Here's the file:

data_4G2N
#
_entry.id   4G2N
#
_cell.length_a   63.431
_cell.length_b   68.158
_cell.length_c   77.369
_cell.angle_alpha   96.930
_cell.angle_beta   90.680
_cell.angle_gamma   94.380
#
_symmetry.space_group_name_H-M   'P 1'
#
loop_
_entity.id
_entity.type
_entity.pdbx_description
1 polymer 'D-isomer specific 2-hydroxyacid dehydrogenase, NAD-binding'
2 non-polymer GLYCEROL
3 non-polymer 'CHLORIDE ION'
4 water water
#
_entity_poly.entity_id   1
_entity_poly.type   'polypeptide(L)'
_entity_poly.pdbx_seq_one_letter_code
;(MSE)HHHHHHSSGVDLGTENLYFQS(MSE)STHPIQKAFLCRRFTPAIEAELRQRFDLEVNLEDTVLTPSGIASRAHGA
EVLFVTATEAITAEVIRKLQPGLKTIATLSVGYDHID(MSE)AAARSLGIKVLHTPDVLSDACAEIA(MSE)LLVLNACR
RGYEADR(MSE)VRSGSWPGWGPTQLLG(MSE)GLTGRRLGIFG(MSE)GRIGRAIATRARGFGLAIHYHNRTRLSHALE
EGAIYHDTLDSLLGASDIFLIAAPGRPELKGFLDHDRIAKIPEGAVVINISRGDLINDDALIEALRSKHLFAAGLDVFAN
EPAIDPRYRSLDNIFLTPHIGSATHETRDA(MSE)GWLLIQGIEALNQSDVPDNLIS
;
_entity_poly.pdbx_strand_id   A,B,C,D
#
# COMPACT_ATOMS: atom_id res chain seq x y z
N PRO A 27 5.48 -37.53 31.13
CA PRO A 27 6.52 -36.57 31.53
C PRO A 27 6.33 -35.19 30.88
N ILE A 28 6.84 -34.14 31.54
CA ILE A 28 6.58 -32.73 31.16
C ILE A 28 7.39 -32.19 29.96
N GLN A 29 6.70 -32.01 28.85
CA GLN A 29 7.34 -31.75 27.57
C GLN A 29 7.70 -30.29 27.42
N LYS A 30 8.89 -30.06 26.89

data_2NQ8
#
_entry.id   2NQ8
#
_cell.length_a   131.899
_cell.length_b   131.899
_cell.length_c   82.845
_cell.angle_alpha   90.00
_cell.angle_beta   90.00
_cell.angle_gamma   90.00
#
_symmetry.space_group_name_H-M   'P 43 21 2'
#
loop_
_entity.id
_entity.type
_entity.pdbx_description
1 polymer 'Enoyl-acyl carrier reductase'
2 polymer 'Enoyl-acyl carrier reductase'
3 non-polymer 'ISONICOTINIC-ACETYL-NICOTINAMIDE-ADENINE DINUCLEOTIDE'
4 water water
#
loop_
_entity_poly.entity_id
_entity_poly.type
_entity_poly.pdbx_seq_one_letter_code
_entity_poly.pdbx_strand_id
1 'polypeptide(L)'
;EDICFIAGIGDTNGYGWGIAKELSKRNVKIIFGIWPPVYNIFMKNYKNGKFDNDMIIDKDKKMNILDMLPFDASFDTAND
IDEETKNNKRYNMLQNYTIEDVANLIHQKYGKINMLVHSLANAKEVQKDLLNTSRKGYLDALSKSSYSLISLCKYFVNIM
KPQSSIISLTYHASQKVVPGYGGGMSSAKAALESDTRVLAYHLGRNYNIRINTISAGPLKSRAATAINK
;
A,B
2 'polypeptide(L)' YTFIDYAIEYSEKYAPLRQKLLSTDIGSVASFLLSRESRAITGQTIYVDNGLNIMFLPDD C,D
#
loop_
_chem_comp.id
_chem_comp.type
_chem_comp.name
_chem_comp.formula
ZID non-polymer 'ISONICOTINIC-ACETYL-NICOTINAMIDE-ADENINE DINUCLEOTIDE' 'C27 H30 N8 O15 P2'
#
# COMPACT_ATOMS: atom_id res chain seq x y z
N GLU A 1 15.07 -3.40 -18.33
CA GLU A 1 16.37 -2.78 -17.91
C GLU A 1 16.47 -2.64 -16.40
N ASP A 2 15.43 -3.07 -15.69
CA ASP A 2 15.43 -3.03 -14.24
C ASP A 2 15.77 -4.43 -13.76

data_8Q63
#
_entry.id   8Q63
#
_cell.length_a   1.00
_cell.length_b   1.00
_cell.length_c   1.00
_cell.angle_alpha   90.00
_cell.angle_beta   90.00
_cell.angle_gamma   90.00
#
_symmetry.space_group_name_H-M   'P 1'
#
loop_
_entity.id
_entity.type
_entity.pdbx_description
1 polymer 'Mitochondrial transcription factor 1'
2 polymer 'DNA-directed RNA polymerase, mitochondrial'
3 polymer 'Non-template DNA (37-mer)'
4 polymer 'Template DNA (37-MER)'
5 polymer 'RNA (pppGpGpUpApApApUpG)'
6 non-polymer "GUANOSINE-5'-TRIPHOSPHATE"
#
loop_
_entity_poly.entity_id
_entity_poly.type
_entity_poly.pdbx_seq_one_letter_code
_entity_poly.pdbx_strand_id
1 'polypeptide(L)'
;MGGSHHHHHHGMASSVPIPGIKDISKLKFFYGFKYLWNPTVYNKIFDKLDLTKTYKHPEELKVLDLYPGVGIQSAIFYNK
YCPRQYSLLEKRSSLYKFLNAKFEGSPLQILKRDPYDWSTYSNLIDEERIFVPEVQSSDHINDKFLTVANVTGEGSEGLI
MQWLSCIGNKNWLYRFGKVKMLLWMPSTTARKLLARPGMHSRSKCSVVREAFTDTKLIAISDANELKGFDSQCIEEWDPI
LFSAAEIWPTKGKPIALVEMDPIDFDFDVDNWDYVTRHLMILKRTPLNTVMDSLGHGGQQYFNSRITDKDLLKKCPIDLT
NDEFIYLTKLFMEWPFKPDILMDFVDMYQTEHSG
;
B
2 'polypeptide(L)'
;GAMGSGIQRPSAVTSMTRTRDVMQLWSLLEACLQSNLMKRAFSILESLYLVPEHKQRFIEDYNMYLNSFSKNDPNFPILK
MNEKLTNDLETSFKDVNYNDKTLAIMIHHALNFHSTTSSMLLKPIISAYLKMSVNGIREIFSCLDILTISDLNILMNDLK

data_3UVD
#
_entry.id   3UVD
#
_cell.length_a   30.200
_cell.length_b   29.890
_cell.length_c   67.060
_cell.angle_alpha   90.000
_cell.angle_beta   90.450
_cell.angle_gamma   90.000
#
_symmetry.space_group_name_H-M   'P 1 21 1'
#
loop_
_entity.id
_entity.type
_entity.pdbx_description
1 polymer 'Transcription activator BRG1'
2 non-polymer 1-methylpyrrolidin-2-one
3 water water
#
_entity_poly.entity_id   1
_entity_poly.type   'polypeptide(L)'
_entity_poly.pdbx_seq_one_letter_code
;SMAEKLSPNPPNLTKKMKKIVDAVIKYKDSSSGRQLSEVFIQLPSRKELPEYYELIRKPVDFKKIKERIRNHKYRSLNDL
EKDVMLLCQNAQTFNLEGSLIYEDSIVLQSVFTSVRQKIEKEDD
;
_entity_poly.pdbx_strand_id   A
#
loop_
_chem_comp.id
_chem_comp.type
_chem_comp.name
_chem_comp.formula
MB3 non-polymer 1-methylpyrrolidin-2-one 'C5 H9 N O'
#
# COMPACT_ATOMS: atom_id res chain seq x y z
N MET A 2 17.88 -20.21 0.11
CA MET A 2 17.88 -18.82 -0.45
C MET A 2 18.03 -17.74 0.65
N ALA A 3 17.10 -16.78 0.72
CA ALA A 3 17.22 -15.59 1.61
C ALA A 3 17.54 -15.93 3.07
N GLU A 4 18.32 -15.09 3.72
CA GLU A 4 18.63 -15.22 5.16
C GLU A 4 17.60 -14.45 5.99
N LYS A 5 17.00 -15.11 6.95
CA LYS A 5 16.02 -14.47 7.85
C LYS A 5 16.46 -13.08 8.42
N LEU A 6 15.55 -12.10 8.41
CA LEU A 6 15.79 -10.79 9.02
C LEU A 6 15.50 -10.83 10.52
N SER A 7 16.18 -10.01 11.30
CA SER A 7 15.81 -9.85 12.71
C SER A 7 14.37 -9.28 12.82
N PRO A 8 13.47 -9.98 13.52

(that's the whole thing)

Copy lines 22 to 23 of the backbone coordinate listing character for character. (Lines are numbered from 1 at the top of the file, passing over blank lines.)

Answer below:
#
_entity_poly.entity_id   1